February 11, 2005

It's the consumer, stupid!

A friend pointed out to me that an important category of stakeholders is conspicuously absent in my writing so far: the consumer, or the citizen.
The very reason mobility is viewed as a good thing is that it enables people to do things they want to do: go to work, visit family and friends, recreate, etcetera. That is one role.

The other role is that it is the same citizen, traveller, consumer, that is faced with problems associated with mobility. For instance, on February 3rd the dutch tv show Zembla showed Austrian research that said Dutch people live one to three years shorter because of small dust particle pollution hanging in the air over Holland (see image).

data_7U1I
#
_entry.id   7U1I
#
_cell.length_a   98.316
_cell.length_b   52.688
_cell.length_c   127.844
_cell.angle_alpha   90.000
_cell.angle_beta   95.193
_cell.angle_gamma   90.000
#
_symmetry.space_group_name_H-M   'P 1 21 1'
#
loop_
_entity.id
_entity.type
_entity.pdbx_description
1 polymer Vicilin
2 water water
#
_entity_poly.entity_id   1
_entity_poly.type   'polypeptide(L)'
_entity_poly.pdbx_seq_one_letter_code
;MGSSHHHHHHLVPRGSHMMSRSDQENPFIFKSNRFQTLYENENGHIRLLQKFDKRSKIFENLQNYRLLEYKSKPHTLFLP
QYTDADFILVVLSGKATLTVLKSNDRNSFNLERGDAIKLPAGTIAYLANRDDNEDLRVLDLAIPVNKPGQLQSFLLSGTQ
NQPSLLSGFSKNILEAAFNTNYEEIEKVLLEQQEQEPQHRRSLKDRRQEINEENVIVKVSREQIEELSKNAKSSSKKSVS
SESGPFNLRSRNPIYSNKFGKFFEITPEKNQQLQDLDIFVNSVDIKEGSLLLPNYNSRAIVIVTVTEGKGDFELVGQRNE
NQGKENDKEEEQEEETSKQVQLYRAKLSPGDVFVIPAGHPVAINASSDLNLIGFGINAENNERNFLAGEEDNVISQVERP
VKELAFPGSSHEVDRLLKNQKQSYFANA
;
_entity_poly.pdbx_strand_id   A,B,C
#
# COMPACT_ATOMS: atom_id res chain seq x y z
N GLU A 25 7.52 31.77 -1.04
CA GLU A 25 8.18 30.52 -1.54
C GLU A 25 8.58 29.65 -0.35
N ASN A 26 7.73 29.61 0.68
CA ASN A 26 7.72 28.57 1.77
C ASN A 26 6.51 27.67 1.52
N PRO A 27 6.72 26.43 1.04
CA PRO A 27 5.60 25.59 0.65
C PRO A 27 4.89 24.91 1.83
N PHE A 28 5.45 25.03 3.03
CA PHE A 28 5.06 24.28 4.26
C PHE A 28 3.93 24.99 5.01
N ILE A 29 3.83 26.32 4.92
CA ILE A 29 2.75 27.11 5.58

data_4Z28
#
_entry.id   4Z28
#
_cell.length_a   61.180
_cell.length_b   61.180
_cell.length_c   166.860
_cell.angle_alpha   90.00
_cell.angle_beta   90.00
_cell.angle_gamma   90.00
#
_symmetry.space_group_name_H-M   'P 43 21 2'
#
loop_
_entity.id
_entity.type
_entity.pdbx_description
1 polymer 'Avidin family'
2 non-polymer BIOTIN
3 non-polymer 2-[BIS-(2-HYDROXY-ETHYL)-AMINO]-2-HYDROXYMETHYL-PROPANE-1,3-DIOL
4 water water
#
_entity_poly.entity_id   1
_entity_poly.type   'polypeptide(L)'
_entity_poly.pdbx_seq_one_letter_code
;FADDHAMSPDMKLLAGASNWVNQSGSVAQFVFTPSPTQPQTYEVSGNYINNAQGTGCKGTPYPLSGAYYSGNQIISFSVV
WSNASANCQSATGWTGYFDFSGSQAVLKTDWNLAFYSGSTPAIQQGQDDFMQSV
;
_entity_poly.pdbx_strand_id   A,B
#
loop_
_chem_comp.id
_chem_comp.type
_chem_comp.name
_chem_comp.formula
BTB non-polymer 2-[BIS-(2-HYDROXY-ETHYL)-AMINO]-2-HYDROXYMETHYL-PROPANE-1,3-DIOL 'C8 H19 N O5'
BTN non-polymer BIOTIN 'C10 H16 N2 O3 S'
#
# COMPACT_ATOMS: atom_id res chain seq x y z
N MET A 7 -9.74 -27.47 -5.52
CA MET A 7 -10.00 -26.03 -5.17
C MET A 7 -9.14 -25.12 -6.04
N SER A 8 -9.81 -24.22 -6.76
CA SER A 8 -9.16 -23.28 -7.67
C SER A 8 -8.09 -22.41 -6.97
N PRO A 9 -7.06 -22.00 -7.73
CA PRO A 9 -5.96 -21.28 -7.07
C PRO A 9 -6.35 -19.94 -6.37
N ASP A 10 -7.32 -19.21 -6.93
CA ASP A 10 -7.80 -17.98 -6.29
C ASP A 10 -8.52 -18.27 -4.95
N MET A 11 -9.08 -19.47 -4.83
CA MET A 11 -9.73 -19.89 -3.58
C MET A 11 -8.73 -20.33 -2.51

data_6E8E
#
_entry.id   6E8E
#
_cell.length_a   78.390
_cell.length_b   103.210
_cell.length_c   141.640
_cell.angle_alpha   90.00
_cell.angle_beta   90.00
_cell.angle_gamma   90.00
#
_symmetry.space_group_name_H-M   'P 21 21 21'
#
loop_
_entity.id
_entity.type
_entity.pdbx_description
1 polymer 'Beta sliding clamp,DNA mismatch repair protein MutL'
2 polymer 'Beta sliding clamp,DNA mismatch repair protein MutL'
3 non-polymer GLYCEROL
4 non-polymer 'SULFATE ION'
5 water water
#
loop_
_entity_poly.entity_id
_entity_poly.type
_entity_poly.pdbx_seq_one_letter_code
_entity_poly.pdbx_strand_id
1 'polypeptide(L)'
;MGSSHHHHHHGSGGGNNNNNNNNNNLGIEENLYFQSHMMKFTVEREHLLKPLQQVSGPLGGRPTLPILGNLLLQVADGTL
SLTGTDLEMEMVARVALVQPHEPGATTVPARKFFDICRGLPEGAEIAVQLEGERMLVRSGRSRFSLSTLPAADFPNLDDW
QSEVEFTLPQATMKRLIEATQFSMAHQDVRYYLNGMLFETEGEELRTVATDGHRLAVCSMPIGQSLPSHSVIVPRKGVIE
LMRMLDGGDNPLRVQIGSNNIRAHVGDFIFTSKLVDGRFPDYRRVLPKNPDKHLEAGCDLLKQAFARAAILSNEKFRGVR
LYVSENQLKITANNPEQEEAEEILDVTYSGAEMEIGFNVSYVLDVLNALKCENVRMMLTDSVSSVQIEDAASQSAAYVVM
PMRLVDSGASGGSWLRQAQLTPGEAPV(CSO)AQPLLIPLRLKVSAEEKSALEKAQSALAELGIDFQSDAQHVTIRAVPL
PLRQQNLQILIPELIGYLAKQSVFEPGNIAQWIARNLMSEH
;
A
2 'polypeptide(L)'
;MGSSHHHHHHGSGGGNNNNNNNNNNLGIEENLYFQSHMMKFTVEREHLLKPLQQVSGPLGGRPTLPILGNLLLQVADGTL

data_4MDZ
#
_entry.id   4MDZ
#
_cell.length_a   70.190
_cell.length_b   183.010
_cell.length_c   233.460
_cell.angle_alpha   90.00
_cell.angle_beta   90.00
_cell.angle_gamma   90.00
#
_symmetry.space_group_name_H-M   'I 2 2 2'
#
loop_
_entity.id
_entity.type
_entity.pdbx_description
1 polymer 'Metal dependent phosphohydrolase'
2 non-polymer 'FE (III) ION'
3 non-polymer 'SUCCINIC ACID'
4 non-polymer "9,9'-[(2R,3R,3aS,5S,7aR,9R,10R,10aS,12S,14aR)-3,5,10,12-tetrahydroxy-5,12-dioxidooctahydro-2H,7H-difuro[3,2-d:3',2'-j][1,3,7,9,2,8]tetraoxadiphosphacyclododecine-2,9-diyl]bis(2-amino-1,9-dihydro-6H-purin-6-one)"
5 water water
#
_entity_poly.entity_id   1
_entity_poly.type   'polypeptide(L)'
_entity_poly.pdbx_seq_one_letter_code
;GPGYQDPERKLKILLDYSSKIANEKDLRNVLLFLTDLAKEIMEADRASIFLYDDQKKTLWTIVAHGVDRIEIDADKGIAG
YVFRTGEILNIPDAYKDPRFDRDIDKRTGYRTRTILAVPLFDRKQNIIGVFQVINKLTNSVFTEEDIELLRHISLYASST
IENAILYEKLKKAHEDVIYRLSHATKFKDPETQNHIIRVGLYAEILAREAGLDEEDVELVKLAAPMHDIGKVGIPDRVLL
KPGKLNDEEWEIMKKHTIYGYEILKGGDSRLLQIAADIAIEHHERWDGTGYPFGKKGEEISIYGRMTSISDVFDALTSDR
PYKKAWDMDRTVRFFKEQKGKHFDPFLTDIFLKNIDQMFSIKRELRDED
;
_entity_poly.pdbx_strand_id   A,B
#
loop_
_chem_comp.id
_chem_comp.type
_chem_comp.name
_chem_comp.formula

It also featured an interview with Guido van Woerkom, chief of the ANWB, a dutch motorists association, who essentially said that if mobility is what we want, we should be ready to pay a price, as small as possible of course, in reduced life expectancy. That is material I can use in the introductory section of my research report.

Mobility and its effects begin and end with the individual consumer. It seems like a good idea to give that consumer individual choices and incentives in making his or her mobility decisions.



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